Yeah, it’s pretty cool. I think early on we got spoofed on the whole ostrich thing on some videos a long time ago. Some people mocked it up, and we thought it was kinda cool, so all of a sudden we have an ostrich in the game. It was kinda more a guy screwing around in the background kinda thing. Over time we’re like ‘oh, let’s build that into an achievement.’ The next thing you know I found myself playing a game where I was getting killed by this ostrich. I didn’t even know about it. I didn’t even know it was in the game. I’m the freakin’ producer, how did I not know this? I’m getting killed by an ostrich. It sucked.

So that’s one of the higher end unlockables in the game. Can you mention some of the unlockables? What can people expect with the unlockable system?

Well, it is the highest. We have a lot of experience stuff, as far as skill-based, weapon-based. You can unlock other models, other sledgehammers, different looks for sledgehammers, explosive ones, and then obviously the ostrich.

Is there any chance for DLC in the future?

Oh yeah. We’ve already got a team dedicated to that. Pretty much several months prior to us submitting, we started working on DLC. So it’s really trying to listen to what the press is saying and listen to what the players are saying when it’s out there so we can build DLC content over what is resonating with players. What is it they want to see? What aspect do they like a lot? We’ll build DLC related to that.

Finally, can you describe the destruction element. I know it’s really become the focal point, the sort of special aspect of the game. It’s really more than a gimmick, it’s really really integral. Could you describe that, how the technology got developed?

Well for us, the destruction system from day one was how to we make this meaningful. So what we want to do is have a destruction that was part of the gameplay, in fact, it was a weapon. So once we got the technology, the physics-based technology where weight is factored, in the size of the material, the type of material, how fast-it’s-going-equates-to-how-much-damage sort of thing. For us, it’s ‘ok, we’ve got this cool system. How do we build a cool game around it?’ We started out in first-person, and the frustration factor in getting hit, cause behind you buildings started collapsing and you didn’t see it. We switched back to third-person and then we started saying ‘what type of game, what’s the glue that really brings the game together?’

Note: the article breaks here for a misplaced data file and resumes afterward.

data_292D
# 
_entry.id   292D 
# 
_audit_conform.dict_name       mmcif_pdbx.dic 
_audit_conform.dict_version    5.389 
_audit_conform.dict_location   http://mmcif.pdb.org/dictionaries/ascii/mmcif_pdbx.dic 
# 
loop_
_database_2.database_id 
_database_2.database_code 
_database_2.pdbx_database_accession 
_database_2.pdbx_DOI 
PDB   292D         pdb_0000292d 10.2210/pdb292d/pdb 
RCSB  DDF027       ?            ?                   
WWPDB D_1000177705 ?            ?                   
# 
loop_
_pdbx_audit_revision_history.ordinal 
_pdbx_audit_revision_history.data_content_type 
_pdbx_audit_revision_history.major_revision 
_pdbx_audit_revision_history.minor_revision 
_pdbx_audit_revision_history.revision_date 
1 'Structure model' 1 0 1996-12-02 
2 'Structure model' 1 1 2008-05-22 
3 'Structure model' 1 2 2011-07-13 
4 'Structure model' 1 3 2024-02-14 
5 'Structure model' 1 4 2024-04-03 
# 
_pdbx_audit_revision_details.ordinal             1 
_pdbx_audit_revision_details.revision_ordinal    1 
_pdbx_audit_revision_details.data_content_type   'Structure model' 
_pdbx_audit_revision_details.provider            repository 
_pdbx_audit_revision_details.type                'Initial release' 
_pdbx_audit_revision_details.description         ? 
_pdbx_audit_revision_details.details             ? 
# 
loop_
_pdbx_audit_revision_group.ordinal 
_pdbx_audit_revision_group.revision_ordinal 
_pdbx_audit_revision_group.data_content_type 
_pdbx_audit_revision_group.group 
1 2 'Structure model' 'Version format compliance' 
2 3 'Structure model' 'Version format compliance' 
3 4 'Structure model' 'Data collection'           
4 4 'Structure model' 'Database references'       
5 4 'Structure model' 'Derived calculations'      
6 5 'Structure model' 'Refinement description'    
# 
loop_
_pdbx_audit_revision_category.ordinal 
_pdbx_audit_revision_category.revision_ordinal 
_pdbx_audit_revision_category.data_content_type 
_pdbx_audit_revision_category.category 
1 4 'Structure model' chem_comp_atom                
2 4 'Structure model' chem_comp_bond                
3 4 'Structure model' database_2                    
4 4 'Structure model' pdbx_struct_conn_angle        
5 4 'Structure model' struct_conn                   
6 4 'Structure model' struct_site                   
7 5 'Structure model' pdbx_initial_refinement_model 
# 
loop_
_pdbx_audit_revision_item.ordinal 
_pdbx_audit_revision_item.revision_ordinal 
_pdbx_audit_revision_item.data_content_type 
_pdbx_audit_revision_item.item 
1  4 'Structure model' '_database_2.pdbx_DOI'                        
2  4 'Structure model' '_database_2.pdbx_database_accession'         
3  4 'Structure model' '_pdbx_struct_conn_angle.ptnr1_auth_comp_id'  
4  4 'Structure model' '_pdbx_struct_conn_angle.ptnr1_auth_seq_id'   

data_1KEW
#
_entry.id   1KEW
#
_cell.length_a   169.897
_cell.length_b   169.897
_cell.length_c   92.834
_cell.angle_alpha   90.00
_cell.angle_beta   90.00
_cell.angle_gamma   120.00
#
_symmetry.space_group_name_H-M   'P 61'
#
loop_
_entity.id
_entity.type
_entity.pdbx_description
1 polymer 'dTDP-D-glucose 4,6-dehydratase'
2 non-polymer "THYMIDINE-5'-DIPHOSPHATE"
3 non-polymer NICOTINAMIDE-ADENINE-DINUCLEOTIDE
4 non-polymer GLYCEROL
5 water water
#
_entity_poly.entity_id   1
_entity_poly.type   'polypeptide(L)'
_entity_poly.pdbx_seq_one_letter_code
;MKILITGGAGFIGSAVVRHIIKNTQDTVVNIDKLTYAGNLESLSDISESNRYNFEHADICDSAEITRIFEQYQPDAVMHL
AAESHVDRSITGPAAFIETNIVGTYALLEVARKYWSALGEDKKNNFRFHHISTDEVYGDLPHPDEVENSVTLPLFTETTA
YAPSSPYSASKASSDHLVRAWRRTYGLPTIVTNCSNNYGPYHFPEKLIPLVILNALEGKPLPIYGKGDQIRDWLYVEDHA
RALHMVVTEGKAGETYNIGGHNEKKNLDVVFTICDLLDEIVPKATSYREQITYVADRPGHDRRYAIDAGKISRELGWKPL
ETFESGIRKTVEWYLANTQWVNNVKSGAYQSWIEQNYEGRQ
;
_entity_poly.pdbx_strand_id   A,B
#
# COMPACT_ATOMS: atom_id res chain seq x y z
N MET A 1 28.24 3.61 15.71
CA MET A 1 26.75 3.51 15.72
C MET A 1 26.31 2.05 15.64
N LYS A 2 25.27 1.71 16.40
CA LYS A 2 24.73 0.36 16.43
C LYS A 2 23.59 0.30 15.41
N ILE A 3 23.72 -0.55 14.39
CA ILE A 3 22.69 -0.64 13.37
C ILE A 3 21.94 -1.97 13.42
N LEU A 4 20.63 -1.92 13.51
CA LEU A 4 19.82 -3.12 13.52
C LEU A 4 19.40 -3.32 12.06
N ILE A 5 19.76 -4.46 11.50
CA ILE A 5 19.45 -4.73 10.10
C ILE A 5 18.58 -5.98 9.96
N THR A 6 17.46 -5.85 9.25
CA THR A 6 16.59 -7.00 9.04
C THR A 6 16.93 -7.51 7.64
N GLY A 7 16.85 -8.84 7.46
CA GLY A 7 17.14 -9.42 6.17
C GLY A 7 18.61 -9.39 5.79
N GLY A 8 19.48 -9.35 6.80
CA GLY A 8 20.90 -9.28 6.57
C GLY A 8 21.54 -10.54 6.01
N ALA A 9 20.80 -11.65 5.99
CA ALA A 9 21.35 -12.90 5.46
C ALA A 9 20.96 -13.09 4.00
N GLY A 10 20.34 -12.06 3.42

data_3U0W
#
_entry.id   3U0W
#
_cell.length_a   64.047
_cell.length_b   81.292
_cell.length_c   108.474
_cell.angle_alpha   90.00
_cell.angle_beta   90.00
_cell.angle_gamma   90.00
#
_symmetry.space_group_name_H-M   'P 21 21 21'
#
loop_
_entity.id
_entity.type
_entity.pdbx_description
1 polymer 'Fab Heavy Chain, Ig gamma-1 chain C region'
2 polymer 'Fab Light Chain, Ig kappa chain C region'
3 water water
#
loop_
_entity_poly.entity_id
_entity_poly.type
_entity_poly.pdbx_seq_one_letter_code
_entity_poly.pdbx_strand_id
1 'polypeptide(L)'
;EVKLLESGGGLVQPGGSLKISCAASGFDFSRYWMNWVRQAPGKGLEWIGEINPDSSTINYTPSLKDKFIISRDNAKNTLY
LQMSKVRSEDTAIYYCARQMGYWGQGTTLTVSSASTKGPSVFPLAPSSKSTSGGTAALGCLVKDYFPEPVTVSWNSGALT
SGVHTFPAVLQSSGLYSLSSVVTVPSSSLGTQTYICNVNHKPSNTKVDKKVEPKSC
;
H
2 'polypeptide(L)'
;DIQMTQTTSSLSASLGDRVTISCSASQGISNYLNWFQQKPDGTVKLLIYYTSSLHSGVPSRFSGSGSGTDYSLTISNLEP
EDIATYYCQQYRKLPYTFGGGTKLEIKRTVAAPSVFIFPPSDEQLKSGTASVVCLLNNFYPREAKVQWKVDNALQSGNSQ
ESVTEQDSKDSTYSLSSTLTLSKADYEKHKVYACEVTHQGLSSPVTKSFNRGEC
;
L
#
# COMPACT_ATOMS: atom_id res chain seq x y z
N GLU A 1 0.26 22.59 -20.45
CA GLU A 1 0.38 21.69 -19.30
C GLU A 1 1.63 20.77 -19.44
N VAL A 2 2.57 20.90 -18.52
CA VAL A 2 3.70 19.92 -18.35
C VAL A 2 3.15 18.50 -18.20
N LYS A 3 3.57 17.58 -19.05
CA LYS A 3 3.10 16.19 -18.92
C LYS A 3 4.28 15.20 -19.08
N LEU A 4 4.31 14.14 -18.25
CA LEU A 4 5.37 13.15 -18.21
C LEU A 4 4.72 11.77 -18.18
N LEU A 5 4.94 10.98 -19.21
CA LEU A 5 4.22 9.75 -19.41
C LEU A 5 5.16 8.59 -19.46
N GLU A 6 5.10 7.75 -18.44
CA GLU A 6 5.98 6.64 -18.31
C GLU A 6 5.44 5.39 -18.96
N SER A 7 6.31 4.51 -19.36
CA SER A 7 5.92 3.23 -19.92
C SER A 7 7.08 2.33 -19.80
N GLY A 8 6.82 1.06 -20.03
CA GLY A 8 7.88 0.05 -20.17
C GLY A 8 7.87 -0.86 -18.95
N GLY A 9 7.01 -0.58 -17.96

That’s where the guerrilla aspect came into it. It’s about hit-and-run. It’s about you using the destruction as a weapon to overcome this more conventional force. You’ve got the miner aspect, and mining equipment that’s been modified into weapons. So for us, the destruction had to be a part of the game, it had to be used as a weapon. It’s not a gimmick, it’s not just eye-candy, it’s not a spokesmodel, it had meaningful impact in your game.

Can we see the destruction engine used in other games?

That’s the goal. If I had my way, I’d be moving into other genres. I’d be like ‘what can we do?’ Even future consoles, can the consoles get even more powerful that I can have something with the density of Saint’s Row with our level of destruction. I’d love to see a World War II game, or a battle in Stalingrad where the whole city is slowly collapsing as the war goes back and forth between the Germans and the Russians. We can go anywhere with it. It’s a matter of focus and what do we want to do with the studio.

Anything else you’d like to say?

I love it, I’m excited it’s coming. I think we’ve really raised the bar to action-shooters. That is, with this destruction, when you play a game without it, you’re gonna be like ‘gahh, it kinda sucks that my tank keeps running into this wall and it isn’t doing anything.’

Ben Perlee